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Fruidale School PDF Print E-mail
Written by Bob Olsen   
Tuesday, 30 May 2006
FRUITDALE SCHOOL
10801 W. 44TH AVE
WHEAT RIDGE, COLORADO

Jefferson County School District #32 was formed in 1883. James A. Lewis and Jacob H. Brown donated the land for a school, each giving half. Since then schools were built and rebuilt on that site that is known by the name of Fruitdale.

Many times farmers donated land for school and church purposes. In the case of Fruitdale Mr. Lewis and Mr. Brown included a Reverter Clause; “…said land hereby conveyed being for school purposes and if at any time the same shall cease to be used for said purposes, the land hereby conveyed shall revert to the grantors as in their first and former estate”. This guaranteed that the property would always be used for educational purposes.

It is also of interest that James A. Lewis was instrumental in forming the Clear Creek Baptist Church. His home was recently razed for multi-family dwellings. However his son’s home still exists and is located on the northern part of the James H. Baugh homestead. Arthur Lewis erected that home in 1898.

The little school, built in 1884 was known as Vasquez School. This one-room log building was used until the transition to a two-room brick structure took place in 1901. Disaster struck in December of 1926 when the school was destroyed by fire. However, a determined faculty kept classes in operation in two churches until the new school was built and completed. A little known architect designed that school in April of 1927. He became famous for designing over 300 buildings in Colorado; his name, Temple Buell.

The 1927 school still stands with 3 additions distinguished by the two different colors from the school’s original brick. All the additions where built after Jefferson County R1 School District incorporated.

The new school was built directly over the old foundation of the 1901 school, as shown in Temple Buell’s architectural drawings at the Denver Public Library. The school consisted of 6 original classrooms and a boys’ bathroom and girls’ bathroom on the main floor. The second floor had 2 classrooms and a kitchen on one side of the building and an Assembly Room across the hall complete with a stage and dressing rooms. This room was used as a gymnasium, auditorium, and a cafeteria. Fruitdale was one of the first schools to offer hot lunches. The custodian’s family, The Urtons, occupied the side with the kitchen and 2 classrooms. The family moved to the little cottage after the attendance grew to necessitate the use of the upper floor for students.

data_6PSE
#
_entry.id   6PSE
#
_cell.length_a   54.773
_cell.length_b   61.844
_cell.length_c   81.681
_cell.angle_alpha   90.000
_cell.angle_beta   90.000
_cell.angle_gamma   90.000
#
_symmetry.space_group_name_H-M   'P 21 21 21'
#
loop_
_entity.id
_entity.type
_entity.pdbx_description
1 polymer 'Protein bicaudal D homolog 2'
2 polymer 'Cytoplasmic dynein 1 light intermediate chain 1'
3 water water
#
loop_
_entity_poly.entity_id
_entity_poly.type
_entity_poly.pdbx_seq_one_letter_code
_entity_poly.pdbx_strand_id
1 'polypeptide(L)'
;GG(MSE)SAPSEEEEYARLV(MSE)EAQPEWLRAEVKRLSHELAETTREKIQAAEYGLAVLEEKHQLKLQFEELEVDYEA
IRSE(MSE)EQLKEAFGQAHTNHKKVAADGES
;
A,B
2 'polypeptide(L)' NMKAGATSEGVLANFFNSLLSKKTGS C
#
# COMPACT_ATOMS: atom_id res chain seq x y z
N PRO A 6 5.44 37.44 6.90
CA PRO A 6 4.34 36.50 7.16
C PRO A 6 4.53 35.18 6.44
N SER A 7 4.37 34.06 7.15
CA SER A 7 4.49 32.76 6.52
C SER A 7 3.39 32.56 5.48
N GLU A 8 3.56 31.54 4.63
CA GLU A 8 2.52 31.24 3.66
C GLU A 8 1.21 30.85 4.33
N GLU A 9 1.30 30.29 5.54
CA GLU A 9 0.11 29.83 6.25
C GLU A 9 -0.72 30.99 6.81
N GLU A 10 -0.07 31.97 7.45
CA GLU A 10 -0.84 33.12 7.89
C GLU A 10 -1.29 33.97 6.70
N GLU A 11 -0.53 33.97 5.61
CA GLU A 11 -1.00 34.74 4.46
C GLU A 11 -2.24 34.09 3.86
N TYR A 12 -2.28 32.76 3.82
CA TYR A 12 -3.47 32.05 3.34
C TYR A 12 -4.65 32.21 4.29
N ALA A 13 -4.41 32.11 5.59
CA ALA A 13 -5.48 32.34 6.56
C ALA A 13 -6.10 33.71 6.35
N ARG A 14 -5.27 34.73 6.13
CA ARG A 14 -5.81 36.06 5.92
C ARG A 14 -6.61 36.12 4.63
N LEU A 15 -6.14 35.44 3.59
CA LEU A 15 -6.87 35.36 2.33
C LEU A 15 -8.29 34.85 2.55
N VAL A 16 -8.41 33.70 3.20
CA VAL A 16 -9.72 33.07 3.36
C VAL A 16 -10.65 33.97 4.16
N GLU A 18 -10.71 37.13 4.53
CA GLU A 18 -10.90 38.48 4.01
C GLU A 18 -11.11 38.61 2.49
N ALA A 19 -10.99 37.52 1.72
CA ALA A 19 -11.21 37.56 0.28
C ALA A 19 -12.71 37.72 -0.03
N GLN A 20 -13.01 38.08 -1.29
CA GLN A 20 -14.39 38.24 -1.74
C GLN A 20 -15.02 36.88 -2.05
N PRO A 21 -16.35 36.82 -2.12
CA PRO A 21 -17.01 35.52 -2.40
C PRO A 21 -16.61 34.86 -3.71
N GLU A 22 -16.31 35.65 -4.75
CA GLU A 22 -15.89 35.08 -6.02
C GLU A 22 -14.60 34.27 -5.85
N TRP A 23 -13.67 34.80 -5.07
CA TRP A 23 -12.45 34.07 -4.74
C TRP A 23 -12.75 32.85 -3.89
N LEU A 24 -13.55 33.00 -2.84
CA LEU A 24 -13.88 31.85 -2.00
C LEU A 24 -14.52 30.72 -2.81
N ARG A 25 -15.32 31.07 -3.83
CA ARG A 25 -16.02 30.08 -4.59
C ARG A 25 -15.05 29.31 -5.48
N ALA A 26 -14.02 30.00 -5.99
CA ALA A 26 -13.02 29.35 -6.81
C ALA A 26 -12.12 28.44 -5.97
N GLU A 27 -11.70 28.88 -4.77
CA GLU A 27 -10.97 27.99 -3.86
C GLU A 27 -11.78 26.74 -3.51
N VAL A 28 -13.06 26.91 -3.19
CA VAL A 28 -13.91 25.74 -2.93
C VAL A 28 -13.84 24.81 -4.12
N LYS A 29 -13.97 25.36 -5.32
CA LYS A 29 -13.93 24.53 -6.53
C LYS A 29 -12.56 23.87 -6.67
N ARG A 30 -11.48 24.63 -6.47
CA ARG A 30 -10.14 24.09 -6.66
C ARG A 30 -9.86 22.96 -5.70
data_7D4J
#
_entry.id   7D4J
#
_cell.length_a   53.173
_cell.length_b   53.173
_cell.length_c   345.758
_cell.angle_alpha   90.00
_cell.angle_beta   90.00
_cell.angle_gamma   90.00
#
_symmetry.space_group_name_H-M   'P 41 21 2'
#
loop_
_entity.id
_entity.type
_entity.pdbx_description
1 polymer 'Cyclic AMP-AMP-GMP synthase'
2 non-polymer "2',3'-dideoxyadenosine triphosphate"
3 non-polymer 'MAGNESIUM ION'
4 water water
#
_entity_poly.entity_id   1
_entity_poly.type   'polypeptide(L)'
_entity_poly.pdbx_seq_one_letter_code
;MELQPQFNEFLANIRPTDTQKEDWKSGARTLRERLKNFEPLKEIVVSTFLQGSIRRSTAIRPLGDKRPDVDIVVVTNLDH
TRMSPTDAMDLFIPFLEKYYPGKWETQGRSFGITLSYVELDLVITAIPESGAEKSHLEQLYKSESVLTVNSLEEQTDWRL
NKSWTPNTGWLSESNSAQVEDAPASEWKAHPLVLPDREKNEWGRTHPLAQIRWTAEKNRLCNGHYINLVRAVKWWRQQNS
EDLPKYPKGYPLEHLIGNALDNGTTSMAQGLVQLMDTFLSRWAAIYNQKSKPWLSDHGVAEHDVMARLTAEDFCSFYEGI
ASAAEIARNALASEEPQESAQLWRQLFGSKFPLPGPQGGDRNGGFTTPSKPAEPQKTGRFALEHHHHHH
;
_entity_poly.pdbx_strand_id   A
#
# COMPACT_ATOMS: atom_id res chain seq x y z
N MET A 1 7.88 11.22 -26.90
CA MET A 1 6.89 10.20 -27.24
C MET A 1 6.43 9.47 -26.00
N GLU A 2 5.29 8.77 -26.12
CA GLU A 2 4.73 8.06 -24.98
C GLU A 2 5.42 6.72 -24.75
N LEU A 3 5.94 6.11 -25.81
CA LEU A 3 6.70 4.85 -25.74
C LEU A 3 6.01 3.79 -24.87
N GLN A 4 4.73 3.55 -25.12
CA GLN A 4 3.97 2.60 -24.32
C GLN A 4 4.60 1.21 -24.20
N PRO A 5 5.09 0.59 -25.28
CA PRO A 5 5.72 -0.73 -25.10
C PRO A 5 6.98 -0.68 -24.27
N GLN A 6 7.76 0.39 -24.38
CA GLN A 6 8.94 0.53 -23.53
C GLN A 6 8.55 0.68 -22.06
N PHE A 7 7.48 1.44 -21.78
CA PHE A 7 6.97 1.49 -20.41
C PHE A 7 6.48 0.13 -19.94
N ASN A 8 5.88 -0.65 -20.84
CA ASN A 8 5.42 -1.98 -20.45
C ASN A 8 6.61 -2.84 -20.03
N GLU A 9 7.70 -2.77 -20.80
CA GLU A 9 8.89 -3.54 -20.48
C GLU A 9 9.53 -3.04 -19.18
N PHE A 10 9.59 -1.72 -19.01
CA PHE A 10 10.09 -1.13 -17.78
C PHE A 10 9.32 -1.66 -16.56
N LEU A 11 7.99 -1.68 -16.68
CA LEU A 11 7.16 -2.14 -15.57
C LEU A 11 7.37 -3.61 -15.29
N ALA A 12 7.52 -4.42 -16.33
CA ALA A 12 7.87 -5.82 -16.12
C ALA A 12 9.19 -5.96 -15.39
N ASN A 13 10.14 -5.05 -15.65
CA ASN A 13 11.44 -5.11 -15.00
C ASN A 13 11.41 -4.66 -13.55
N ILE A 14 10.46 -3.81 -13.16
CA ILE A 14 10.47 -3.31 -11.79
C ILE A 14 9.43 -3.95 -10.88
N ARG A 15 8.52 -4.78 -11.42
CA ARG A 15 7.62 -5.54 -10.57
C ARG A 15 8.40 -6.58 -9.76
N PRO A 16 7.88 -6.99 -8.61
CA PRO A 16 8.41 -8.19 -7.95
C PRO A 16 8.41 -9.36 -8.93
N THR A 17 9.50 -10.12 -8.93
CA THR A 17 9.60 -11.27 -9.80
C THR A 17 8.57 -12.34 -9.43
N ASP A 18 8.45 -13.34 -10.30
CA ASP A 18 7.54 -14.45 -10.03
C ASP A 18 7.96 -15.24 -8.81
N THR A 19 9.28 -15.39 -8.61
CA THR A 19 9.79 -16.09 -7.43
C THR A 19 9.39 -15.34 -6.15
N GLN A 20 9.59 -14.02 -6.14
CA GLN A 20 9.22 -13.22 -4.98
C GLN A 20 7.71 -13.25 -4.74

The building is constructed of concrete, brick, and steel beams, with wood windows and trim. The red brick gives the building a notable appearance. The blond brick addition in the rear of the building was original to the 1901 building and is still used for the heating plant. The old coal-burning boiler was updated and reused in the new building as were 12 of the 1901 radiators.

Students occupied the school in September of 1927. The site has been in continued use as an educational facility over 123 years educating Jefferson County students. Most recently, it was used as the Jefferson County Preschool. The Original school and its additions are to be razed for a new preschool building to be built on the rear of the property but not on the original one acre. The plan as presented to the community on May 24, 2006 is to use the acre with the Reverter clause as a parking lot.

The Wheat Ridge Historical Society continues in their effort to preserve this building. We are currently in the process of preserving this historic building. We will be working closely with the Jefferson County School District to have it declared a Wheat Ridge local landmark. We are hoping to partnership with Jefferson County Historical Commission and other County Historical Societies to decide the best use of this wonderful building to benefit all of Jefferson County and still stay true to the Reverter Clause in the original deed. It was submitted to the Colorado Preservation Inc. in 2005, but was not included in the most endangered places list. However, the Wheat Ridge Historical Society has resubmitted the application and it is again being considered.

Click here to learn more about Temple H. Buell and the Fruitdale School.

Click here to see a timeline of the Fruitdale School.

Last Updated ( Monday, 05 September 2011 )
 
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